For national monuments in the ownership or guardianship of the Minister or a Local Authority or which are subject to a preservation order or temporary preservation order, the prior written consent of the Minister is required for any ground-works at or in proximity to the monument.
Lists of national monuments in the Minister’s ownership or guardianship (by county) can be accessed here. A list is also available of national monuments subject to Preservation Orders. It should be noted that these lists may not be exhaustive and if you have any doubt as to the status of a particular monument, you should contact the National Monuments Service. For a list of national monuments in the ownership of individual local authorities please contact the relevant local authority.
Applications for Ministerial Consent should be made using this form - NMS 5-06 Consent Application Form and returned to:
National Monuments Service
Department of Culture, Heritage and the Gaeltacht
Further details are available here.
Comprehensive information about procedures for access, opening times, contact information and collections in the National Monuments Service Archive Unit can be found in the Archive Unit section of the website.
The Sites and Monuments Records database can be viewed on-line through the Historic Environment Viewer.
Monument damage can be reported to the National Monuments Service (NMS) at firstname.lastname@example.org or on (01) 888 2000.
Check out our online portal Monuments to Visit which pinpoints national monuments around the country which are accessible to the public. The national monuments mapped on the website feature those at which the Office of Public Works (OPW) maintain visitor services (for which there may be a charge) and those which have no formal visitor services on-site but which are accessible to the public.
In 2014, the OPW announced that it was in negotiations with the Health Service Executive about opening up some of the historic sites in its care for weddings. (See here). A number of civil ceremonies have taken place at sites such as Castletown House in Co. Kildare and the OPW is keen to offer further sites as venues for events such as weddings. Former Minister of State Brian Hayes, who at that time, had special responsibility for the OPW, stated that it was the role of the Health Service Executive (HSE) to determine the suitability of locations for use as civil ceremony venues. For information on HSE licenced venues, contact email@example.com.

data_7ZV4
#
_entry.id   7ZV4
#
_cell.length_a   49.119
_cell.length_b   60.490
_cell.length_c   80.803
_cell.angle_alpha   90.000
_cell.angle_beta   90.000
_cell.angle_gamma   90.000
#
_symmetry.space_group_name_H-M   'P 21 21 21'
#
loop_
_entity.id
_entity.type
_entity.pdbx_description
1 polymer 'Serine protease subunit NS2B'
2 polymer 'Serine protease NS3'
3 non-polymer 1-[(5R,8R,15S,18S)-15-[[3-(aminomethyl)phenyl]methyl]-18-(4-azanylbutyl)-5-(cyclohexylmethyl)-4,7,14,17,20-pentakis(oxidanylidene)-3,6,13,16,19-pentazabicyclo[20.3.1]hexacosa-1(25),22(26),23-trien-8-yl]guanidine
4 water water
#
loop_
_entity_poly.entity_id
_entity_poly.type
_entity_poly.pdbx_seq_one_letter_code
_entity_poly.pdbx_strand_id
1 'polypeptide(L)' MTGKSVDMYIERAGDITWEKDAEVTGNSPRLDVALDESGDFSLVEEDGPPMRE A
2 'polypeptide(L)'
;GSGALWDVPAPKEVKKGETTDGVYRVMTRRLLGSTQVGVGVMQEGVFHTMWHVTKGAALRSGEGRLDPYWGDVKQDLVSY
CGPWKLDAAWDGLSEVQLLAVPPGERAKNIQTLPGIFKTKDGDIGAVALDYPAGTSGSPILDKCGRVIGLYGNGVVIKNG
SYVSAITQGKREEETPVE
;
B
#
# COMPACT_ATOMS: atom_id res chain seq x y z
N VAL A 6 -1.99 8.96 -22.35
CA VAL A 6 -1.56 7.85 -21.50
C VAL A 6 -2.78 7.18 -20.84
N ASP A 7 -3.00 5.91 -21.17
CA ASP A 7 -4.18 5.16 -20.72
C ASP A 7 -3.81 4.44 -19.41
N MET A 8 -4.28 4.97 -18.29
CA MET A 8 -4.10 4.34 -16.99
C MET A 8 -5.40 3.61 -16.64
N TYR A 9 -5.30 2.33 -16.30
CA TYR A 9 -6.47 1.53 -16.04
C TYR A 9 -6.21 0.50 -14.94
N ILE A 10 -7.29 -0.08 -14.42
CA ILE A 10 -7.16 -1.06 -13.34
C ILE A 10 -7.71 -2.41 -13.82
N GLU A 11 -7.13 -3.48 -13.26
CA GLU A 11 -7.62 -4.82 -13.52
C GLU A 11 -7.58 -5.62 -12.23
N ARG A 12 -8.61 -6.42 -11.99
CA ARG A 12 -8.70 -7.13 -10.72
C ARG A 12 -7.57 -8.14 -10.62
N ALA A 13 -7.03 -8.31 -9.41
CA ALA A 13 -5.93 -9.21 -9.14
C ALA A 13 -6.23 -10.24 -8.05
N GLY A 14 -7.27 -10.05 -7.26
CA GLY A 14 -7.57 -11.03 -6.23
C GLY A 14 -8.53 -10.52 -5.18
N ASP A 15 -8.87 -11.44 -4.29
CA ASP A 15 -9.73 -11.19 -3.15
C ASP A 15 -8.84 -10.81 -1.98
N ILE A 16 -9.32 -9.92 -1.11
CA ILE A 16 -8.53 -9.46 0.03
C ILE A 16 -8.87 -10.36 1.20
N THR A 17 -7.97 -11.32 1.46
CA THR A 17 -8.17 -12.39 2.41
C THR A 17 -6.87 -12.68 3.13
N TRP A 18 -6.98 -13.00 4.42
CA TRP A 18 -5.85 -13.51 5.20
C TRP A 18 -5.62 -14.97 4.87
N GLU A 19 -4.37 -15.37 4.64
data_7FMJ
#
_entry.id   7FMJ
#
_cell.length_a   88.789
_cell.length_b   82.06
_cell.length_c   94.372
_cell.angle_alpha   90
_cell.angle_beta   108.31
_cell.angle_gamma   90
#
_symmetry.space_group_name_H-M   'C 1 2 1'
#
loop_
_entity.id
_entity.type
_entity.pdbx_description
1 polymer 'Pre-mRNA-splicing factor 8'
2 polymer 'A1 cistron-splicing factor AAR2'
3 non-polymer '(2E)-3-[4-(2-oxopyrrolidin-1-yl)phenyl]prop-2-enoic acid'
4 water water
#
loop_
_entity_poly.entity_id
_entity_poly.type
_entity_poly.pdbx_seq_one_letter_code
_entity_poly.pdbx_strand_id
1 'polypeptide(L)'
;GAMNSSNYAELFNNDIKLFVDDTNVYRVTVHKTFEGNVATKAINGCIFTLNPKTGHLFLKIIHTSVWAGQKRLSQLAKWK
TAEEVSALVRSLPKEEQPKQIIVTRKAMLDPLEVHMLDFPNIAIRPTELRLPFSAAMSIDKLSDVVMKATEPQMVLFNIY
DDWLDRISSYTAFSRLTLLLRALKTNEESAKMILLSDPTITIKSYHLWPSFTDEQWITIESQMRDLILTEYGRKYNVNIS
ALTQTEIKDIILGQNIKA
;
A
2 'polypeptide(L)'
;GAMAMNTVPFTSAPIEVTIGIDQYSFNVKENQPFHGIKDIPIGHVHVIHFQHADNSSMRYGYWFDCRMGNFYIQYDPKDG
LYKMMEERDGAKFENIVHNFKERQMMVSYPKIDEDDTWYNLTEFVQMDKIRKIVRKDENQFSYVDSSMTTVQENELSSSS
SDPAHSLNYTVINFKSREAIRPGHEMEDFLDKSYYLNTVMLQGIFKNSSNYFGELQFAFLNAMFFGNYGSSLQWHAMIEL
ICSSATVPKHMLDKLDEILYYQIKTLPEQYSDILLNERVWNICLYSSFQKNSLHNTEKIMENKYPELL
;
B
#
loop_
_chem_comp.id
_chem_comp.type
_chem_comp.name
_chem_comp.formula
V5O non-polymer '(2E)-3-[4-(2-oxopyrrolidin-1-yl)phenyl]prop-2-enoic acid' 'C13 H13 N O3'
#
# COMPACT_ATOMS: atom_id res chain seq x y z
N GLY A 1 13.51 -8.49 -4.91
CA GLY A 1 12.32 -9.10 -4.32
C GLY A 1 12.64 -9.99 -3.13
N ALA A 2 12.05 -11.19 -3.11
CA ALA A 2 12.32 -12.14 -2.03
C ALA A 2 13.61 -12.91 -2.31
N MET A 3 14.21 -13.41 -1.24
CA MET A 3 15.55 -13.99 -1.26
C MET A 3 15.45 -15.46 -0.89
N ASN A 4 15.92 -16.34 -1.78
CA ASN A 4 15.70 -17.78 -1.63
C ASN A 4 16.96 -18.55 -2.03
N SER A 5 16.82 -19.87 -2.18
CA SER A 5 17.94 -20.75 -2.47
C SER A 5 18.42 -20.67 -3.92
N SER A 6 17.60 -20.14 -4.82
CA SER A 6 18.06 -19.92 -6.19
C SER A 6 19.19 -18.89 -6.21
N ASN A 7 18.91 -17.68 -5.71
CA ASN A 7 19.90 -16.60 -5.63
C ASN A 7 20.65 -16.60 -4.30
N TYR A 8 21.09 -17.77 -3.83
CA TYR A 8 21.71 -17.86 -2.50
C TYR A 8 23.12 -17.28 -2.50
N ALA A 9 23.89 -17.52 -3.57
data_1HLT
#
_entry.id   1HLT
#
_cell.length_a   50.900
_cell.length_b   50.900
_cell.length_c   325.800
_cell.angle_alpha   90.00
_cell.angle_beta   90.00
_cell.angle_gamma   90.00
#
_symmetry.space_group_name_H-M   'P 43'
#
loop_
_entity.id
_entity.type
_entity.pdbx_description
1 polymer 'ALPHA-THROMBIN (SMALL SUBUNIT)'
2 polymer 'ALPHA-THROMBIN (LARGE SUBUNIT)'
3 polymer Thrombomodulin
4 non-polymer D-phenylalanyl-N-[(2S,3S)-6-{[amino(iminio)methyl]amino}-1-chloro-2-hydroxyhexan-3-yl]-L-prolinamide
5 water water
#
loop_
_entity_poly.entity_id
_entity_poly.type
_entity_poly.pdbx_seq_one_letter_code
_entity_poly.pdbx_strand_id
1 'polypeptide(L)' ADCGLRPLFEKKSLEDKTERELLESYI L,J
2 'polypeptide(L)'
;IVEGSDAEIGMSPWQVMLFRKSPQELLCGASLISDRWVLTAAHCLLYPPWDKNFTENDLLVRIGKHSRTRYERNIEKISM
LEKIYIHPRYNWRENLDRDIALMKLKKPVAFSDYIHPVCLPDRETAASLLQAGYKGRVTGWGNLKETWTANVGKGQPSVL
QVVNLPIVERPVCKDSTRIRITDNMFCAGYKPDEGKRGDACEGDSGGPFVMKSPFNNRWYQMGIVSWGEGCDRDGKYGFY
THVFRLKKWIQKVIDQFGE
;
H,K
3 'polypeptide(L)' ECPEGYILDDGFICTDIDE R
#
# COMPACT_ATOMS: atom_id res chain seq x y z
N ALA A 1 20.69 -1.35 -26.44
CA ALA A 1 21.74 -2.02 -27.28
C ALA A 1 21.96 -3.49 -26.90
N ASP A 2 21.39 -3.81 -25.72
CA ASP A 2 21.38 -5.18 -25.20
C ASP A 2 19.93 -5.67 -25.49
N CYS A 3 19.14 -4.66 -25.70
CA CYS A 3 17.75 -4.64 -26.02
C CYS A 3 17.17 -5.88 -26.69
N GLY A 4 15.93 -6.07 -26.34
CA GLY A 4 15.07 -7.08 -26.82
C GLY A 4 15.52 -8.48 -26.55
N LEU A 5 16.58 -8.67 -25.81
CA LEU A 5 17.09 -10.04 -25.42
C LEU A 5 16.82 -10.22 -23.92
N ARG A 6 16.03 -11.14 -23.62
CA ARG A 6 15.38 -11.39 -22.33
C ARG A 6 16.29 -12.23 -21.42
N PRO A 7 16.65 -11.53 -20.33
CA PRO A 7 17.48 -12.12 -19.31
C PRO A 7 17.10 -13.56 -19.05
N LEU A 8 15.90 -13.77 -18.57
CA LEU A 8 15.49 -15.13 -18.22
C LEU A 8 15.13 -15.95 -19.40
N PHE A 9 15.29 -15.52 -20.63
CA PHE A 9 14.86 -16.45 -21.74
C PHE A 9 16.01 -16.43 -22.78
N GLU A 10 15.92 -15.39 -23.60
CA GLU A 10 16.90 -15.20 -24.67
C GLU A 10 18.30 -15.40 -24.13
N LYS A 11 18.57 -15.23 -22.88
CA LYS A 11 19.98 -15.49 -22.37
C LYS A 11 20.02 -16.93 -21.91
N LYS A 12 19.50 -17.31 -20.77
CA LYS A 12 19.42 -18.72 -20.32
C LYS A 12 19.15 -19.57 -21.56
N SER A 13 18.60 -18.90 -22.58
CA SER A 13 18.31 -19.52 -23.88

National Monuments Service provides expert advice from an archaeological perspective to planning and other relevant authorities in respect of individual planning, development applications and other projects and plans. More information on archaeology and its interaction with the planning system can be found in our booklet Archaeology and the Planning Process.
Visit https://www.archaeology.ie/planning for information about licencing requirements in the context of archaeology and the planning process.
When the owner or occupier of a property, or any other person proposes to carry out, or to cause, or to permit the carrying out of any work at or in relation to a Recorded Monument or a Registered Monument they are required to give notice in writing to the Minister 2 months before commencing that work. This is to allow the National Monuments Service time consider the proposed works and how best to proceed to further the protection of the monument. Further information about the statutory provisions in relation to notifications is available at https://www.archaeology.ie/monument-protection.